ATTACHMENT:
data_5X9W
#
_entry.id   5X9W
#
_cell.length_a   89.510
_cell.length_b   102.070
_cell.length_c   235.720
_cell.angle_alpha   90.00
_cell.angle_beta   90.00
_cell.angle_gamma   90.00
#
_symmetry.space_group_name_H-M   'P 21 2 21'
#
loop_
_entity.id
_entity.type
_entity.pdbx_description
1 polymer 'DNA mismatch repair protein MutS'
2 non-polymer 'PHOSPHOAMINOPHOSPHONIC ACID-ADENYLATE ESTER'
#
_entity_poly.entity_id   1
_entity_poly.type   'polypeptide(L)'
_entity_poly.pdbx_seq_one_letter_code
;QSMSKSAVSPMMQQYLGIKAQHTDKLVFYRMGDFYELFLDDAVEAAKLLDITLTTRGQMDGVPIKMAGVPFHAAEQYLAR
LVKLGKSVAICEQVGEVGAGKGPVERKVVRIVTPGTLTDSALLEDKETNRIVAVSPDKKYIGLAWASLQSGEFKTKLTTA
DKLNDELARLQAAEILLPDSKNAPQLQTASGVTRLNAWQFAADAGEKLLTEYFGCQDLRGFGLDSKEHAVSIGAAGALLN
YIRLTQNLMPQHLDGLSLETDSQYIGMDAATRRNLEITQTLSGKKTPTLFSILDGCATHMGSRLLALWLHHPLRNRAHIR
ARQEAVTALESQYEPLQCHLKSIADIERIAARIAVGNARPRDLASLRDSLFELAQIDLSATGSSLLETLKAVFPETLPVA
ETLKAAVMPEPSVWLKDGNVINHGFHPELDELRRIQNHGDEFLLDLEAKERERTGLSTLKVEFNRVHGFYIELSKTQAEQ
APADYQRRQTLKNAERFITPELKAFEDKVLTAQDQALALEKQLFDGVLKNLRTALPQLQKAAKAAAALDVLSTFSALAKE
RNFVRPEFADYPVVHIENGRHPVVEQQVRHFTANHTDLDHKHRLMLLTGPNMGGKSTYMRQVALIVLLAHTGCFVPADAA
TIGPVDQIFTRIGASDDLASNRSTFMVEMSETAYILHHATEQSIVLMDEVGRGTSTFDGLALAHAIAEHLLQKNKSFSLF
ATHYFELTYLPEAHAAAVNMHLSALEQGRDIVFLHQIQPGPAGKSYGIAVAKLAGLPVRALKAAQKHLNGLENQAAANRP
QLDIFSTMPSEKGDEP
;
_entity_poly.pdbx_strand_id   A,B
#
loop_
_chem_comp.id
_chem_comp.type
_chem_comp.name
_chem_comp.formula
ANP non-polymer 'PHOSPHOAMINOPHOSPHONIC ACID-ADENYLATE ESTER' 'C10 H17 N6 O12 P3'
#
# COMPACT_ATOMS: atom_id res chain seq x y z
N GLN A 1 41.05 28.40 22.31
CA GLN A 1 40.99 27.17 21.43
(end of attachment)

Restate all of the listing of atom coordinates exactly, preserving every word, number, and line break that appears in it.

data_5X9W
#
_entry.id   5X9W
#
_cell.length_a   89.510
_cell.length_b   102.070
_cell.length_c   235.720
_cell.angle_alpha   90.00
_cell.angle_beta   90.00
_cell.angle_gamma   90.00
#
_symmetry.space_group_name_H-M   'P 21 2 21'
#
loop_
_entity.id
_entity.type
_entity.pdbx_description
1 polymer 'DNA mismatch repair protein MutS'
2 non-polymer 'PHOSPHOAMINOPHOSPHONIC ACID-ADENYLATE ESTER'
#
_entity_poly.entity_id   1
_entity_poly.type   'polypeptide(L)'
_entity_poly.pdbx_seq_one_letter_code
;QSMSKSAVSPMMQQYLGIKAQHTDKLVFYRMGDFYELFLDDAVEAAKLLDITLTTRGQMDGVPIKMAGVPFHAAEQYLAR
LVKLGKSVAICEQVGEVGAGKGPVERKVVRIVTPGTLTDSALLEDKETNRIVAVSPDKKYIGLAWASLQSGEFKTKLTTA
DKLNDELARLQAAEILLPDSKNAPQLQTASGVTRLNAWQFAADAGEKLLTEYFGCQDLRGFGLDSKEHAVSIGAAGALLN
YIRLTQNLMPQHLDGLSLETDSQYIGMDAATRRNLEITQTLSGKKTPTLFSILDGCATHMGSRLLALWLHHPLRNRAHIR
ARQEAVTALESQYEPLQCHLKSIADIERIAARIAVGNARPRDLASLRDSLFELAQIDLSATGSSLLETLKAVFPETLPVA
ETLKAAVMPEPSVWLKDGNVINHGFHPELDELRRIQNHGDEFLLDLEAKERERTGLSTLKVEFNRVHGFYIELSKTQAEQ
APADYQRRQTLKNAERFITPELKAFEDKVLTAQDQALALEKQLFDGVLKNLRTALPQLQKAAKAAAALDVLSTFSALAKE
RNFVRPEFADYPVVHIENGRHPVVEQQVRHFTANHTDLDHKHRLMLLTGPNMGGKSTYMRQVALIVLLAHTGCFVPADAA
TIGPVDQIFTRIGASDDLASNRSTFMVEMSETAYILHHATEQSIVLMDEVGRGTSTFDGLALAHAIAEHLLQKNKSFSLF
ATHYFELTYLPEAHAAAVNMHLSALEQGRDIVFLHQIQPGPAGKSYGIAVAKLAGLPVRALKAAQKHLNGLENQAAANRP
QLDIFSTMPSEKGDEP
;
_entity_poly.pdbx_strand_id   A,B
#
loop_
_chem_comp.id
_chem_comp.type
_chem_comp.name
_chem_comp.formula
ANP non-polymer 'PHOSPHOAMINOPHOSPHONIC ACID-ADENYLATE ESTER' 'C10 H17 N6 O12 P3'
#
# COMPACT_ATOMS: atom_id res chain seq x y z
N GLN A 1 41.05 28.40 22.31
CA GLN A 1 40.99 27.17 21.43